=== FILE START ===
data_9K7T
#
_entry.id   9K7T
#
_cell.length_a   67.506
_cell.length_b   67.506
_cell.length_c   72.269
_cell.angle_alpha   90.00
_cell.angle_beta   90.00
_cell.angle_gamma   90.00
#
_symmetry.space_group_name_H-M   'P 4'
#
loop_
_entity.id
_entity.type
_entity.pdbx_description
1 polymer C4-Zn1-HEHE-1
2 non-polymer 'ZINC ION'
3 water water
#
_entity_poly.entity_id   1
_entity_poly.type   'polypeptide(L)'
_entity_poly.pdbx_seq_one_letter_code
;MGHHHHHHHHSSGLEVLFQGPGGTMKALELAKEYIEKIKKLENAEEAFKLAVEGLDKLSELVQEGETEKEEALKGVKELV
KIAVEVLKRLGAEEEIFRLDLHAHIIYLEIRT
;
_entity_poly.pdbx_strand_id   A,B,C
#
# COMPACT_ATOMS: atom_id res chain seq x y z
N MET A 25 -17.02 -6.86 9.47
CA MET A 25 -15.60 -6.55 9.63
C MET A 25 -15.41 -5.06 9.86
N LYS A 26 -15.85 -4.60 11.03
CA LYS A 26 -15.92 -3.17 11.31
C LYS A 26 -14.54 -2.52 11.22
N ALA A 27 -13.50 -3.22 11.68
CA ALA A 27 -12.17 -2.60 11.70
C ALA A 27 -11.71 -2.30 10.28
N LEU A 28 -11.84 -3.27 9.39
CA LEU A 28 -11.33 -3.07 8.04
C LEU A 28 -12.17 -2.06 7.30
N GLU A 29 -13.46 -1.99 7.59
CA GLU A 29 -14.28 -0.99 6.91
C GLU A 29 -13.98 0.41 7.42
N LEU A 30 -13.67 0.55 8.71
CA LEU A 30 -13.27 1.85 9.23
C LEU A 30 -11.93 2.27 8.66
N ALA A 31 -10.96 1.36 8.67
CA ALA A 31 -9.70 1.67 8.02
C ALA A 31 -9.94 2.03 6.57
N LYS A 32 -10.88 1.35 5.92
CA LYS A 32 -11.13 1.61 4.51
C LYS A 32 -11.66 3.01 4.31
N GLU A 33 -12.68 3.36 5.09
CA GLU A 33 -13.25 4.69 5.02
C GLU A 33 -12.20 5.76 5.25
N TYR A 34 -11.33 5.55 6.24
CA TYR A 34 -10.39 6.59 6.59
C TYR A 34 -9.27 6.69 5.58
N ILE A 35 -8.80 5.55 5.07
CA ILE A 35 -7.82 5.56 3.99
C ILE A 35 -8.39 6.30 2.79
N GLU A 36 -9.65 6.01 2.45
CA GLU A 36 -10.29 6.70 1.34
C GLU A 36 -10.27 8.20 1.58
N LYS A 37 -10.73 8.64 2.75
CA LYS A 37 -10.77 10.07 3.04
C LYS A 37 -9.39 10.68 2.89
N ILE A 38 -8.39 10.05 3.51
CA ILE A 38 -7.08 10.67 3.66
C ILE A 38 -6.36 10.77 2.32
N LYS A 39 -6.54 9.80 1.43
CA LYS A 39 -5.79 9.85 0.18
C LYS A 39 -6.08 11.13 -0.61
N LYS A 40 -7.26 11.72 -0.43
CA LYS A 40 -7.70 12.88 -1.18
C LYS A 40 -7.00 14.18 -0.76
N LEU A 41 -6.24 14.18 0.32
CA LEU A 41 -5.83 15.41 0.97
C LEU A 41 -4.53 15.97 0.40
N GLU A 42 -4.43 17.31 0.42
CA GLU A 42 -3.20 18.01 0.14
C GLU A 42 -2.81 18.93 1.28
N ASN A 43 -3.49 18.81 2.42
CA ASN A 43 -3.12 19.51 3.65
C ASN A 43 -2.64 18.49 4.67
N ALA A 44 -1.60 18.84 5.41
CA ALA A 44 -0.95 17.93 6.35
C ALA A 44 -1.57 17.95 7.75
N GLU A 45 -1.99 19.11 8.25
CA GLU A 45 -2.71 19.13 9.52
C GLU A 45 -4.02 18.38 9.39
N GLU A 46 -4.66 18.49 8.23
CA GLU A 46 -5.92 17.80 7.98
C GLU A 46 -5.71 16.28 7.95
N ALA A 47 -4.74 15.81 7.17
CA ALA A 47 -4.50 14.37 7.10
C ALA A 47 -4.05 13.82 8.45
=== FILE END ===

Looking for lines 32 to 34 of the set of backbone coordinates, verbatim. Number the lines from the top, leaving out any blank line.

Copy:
CA MET A 25 -15.60 -6.55 9.63
C MET A 25 -15.41 -5.06 9.86
N LYS A 26 -15.85 -4.60 11.03